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Tuesday, April 7, 2020
Jorge Alberto Grochembake* - Tierramérica
GUATEMALA CITY, Dec 18 2003 (IPS) - Indians and peasant farmers in Guatemala have mobilised to demand land, which is out of reach for most in this country, where one percent of the population owns 86 percent of the cultivable territory.
"The land issue continues to be a time bomb," says Daniel Pascual, leader of the National Coordinator of Peasant Organisations (CNOC).
The organisation has staged "more than a dozen protests in the capital and in the country’s interior" this year, he told Tierramérica.
Ninety-six percent of Guatemala’s 11.2 million inhabitants hold just 14 percent of the land, and more than 500,000 peasant families live in extreme poverty because they do not have land to farm, according to official figures.
The government estimates there are six million farmers in need of land, credits, technical assistance and market access. Despite this reality, the Alvaro Portillo administration has not implemented an agrarian policy.
"The upshot is a government that lacks the political will to resolve our needs. It plays at a policy that the people supposedly want. It gives out fertiliser and other inexpensive inputs, but only to win votes," says Pascual.
The leader accuses President Portillo of a double standard: "He tells us that he will comply with the peace treaty’s terms on the agrarian issue, but in private he has another discourse, and in the end does nothing."
Pascual is referring to the 11 commitments included in the 1996 treaty that ended 36 years of civil war. The Economic and Agrarian Development Accord calls for the distribution of land, but has been shelved by the authorities and by the powerful and conservative Chamber of Agriculture, which is in the hands of large landowners.
"The solution is a bit complicated because it requires an enormous amount of resources as well as an integral development policy and legislative reform," Humberto Preti, former president of the Chamber of Agriculture, told Tierramérica.
"One of the problems is that the peasant farmer has set sights only on land. What is needed are development centres, and the promotion of agro-industry, mining and fishing, which would shift the concentration of capital towards the rural sector," says Preti, who remains among the leaders of the large landowners.
He also accused Fontierras of "buying unproductive and expensive farms, which eventually causes the recipient farmers to abandon them."
Minister of Agriculture and Livestock Carlos Set says current policies are part of a process "that takes time" and calls for input from the business community, peasant farmers and international financial support in seeking a solution.
"With integral participation, especially from the business sector, we could have access to productive lands, as demanded by the peace treaties, at cost – not market prices – because owners jack up prices by 300 to 500 percent," said Set.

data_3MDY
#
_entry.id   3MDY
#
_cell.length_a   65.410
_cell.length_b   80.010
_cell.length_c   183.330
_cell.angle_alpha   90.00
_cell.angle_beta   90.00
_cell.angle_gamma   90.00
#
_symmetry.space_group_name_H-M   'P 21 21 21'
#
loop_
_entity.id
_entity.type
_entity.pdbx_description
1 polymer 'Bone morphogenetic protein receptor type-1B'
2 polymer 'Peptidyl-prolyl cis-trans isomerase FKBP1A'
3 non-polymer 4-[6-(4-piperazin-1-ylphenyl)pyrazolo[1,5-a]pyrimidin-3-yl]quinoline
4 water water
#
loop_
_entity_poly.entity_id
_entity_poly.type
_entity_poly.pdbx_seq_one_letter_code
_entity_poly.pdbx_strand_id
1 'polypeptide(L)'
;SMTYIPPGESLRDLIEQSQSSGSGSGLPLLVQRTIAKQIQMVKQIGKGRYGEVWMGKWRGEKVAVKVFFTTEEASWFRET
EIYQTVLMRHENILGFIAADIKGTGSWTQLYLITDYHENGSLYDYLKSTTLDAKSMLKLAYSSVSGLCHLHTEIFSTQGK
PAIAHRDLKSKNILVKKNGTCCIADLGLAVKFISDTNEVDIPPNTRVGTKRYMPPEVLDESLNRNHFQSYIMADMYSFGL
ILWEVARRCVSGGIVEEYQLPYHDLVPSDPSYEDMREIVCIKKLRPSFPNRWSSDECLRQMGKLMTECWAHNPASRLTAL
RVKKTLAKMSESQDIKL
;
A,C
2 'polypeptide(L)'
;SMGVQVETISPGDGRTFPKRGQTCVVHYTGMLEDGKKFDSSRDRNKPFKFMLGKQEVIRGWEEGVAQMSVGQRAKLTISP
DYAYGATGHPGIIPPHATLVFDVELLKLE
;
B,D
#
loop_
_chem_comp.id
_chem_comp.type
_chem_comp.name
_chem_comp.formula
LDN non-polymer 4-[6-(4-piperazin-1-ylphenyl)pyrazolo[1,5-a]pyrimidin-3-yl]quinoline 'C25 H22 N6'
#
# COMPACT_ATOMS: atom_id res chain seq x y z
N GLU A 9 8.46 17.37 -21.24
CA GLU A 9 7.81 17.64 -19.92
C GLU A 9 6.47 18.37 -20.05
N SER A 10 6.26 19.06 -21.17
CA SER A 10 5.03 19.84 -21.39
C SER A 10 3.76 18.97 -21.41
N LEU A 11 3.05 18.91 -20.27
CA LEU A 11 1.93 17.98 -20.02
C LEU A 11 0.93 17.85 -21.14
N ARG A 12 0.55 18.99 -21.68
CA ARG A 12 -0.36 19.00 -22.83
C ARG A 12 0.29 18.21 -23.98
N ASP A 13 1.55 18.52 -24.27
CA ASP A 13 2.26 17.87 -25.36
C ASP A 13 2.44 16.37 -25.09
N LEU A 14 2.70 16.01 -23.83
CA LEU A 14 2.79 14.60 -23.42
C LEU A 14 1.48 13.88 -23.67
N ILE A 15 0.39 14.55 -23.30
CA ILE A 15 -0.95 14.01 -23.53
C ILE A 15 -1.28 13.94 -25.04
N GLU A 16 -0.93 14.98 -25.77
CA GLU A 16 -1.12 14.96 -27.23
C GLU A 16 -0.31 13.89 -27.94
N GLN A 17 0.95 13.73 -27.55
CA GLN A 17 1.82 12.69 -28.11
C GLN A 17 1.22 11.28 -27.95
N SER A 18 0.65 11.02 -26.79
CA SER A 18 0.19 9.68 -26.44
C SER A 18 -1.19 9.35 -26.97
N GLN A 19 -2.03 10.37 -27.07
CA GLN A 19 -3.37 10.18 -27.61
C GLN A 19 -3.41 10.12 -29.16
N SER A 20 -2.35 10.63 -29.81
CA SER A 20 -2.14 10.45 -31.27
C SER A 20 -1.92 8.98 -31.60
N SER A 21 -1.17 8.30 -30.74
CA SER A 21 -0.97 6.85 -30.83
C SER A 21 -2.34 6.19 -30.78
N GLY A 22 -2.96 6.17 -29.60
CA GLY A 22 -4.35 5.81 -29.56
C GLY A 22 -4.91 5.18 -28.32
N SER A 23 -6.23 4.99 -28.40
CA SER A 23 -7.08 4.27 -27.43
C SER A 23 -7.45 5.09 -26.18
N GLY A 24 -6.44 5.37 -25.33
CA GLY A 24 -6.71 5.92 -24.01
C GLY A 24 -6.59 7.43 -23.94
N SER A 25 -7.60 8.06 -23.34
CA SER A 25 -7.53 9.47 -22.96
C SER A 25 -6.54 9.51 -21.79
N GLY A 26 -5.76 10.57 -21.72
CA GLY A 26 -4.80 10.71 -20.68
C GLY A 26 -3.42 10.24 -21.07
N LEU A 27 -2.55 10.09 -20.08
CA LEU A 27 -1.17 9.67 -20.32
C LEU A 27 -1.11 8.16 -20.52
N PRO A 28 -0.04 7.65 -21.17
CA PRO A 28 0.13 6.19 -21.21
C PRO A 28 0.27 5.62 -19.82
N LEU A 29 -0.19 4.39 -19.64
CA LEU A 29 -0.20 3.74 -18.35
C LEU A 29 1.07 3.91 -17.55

But implementation of a new agrarian policy remains on the government’s list of pending tasks.
The fight for land was one of the central factors in the coup d’état that overthrew president Jacobo Arbenz in 1954 and in the civil war that lasted from 1960 to 1996 and claimed an estimated 200,000 lives.
In 1952, millions of Guatemalan Indians and peasants were given a ray of hope with the reforms that Arbenz initiated.
But that effort came to an abrupt halt with the 1954 coup, organised and financed by the U.S. Central Intelligence Agency (CIA).
"In two years, Decree 900 benefited 100,000 families. It was an integral project because its first phase included the distribution of land, credits and technical assistance," says sociologist Miguel Sandoval, leader of the Agrarian Platform movement.
The Arbenz decree "aimed to modernise the countryside and to develop rural capitalism," and if it had come to fruition the history of this country would be dramatically different, he said.
"Unfortunately, the Guatemalan revolution was seen as a bad example for its Central American neighbours and as a beach-head for communism," said Sandoval, in reference to U.S. intervention here during the Cold War era.
The counterrevolution confiscated the lands from the peasant farmers who had benefited from the short-lived agrarian reform.
"The ongoing problem of land ownership, which I could not resolve during my term in office, is one of the origins of the 36-year war," admits Portillo himself.
A 2001 report by the United Nations on Guatemala’s agricultural situation stated that 68.6 percent of the population lives in the countryside, with 80 percent of that population living in poverty and 69 percent considered indigent.
The indigenous population lives primarily in rural areas and has limited access to communications channels or to public services.
(* Jorge Alberto Grochembake is a Tierramérica contributor. Originally published Dec. 13 by Latin American newspapers that are part of the Tierramérica network. Tierramérica is a specialised news service produced by IPS with the backing of the United Nations Development Programme and the United Nations Environment Programme.)
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